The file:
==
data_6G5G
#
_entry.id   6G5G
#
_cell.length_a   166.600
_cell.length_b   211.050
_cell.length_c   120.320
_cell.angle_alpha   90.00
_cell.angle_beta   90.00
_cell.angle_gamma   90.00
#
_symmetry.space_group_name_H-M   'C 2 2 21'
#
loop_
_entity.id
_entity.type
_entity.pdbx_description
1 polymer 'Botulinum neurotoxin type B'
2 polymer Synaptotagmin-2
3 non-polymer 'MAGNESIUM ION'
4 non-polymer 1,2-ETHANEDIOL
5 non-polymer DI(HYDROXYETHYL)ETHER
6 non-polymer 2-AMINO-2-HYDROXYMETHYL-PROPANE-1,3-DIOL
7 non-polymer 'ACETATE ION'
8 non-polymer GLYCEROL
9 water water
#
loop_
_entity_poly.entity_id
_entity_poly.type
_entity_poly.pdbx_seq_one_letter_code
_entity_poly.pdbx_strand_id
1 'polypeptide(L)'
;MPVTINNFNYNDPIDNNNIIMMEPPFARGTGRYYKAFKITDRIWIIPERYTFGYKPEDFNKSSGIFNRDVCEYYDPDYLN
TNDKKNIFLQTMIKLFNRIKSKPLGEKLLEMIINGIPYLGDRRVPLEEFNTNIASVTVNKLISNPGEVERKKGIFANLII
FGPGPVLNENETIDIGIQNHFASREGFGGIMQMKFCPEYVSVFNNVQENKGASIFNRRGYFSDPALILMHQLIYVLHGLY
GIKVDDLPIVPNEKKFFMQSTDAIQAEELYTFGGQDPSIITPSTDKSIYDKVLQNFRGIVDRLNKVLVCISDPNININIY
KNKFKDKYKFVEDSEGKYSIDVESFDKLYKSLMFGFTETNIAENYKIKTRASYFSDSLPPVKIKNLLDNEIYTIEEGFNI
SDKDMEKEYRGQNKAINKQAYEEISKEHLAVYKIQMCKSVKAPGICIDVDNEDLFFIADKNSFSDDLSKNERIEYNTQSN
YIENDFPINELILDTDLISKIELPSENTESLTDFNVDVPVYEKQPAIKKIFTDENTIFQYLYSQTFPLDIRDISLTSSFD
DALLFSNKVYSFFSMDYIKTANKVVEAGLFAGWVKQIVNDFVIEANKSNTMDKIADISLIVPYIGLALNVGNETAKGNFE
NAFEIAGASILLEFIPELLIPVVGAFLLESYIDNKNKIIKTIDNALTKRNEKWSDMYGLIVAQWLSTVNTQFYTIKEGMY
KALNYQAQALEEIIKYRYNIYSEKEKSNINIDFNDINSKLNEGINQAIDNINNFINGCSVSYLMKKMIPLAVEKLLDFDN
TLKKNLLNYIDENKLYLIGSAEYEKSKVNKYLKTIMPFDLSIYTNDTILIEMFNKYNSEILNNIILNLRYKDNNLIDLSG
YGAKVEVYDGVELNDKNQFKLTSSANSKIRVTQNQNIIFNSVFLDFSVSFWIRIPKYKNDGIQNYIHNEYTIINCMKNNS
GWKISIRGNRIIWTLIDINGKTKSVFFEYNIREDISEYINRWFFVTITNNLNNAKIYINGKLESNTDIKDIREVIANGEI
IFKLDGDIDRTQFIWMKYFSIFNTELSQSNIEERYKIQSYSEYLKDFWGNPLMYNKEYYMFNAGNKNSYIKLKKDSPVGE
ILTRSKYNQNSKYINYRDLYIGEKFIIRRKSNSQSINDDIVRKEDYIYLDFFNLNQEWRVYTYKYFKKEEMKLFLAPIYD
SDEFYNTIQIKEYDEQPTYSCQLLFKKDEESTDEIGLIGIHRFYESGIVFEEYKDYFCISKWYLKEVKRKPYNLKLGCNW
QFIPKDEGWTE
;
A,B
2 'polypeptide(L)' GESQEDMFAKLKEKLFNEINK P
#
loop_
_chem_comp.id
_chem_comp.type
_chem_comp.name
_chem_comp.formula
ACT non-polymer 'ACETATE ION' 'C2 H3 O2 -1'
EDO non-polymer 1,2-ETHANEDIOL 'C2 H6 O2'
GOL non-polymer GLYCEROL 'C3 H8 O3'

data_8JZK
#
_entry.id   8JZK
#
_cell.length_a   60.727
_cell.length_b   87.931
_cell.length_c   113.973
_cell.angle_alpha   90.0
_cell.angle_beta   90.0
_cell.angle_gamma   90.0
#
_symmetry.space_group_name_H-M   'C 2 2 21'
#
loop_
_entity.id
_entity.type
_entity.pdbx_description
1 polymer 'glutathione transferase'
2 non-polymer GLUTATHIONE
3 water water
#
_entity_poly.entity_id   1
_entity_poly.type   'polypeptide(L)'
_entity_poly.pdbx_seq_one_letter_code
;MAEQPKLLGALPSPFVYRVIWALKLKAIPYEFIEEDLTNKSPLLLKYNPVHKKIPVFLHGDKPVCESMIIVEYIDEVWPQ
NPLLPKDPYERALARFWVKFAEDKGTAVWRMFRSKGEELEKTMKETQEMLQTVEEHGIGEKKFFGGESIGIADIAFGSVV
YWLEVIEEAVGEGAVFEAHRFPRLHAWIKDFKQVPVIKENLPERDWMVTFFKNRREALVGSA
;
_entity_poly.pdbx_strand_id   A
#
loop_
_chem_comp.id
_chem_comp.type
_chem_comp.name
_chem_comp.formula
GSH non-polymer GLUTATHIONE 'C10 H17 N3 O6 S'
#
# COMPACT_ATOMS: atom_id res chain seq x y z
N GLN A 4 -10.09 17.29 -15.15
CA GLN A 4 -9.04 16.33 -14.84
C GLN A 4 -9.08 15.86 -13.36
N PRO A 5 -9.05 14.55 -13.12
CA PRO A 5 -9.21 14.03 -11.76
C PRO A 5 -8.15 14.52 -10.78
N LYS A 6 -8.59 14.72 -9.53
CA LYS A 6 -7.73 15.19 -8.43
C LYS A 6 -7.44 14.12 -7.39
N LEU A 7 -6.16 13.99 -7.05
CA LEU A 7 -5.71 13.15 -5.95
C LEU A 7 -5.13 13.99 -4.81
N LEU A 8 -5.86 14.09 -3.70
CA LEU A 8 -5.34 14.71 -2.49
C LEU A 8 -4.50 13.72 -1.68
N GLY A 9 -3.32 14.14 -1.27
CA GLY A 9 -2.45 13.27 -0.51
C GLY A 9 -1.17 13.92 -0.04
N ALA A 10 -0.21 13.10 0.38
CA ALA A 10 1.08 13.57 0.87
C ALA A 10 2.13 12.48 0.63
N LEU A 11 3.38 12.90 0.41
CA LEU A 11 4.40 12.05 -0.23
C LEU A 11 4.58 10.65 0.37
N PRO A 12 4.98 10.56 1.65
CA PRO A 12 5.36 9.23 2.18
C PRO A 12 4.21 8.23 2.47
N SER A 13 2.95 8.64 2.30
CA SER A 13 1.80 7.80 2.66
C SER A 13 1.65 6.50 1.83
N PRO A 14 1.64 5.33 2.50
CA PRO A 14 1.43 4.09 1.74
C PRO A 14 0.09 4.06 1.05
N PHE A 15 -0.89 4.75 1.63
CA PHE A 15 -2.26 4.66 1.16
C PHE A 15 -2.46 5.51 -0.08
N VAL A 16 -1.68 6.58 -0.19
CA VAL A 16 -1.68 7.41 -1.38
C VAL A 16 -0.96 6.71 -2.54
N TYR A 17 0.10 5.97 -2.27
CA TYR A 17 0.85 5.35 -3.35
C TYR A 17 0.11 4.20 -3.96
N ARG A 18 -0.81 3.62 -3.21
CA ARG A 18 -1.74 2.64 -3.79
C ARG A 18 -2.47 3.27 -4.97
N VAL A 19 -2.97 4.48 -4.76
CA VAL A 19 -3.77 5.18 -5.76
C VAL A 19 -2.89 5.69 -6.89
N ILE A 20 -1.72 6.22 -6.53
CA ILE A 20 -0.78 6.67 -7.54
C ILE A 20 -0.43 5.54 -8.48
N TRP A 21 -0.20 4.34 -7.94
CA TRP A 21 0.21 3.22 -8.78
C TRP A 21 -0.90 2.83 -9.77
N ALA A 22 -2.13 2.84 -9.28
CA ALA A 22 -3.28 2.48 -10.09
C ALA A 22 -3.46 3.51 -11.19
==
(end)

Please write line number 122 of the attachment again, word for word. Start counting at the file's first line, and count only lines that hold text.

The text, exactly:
N LEU A 11 3.38 12.90 0.41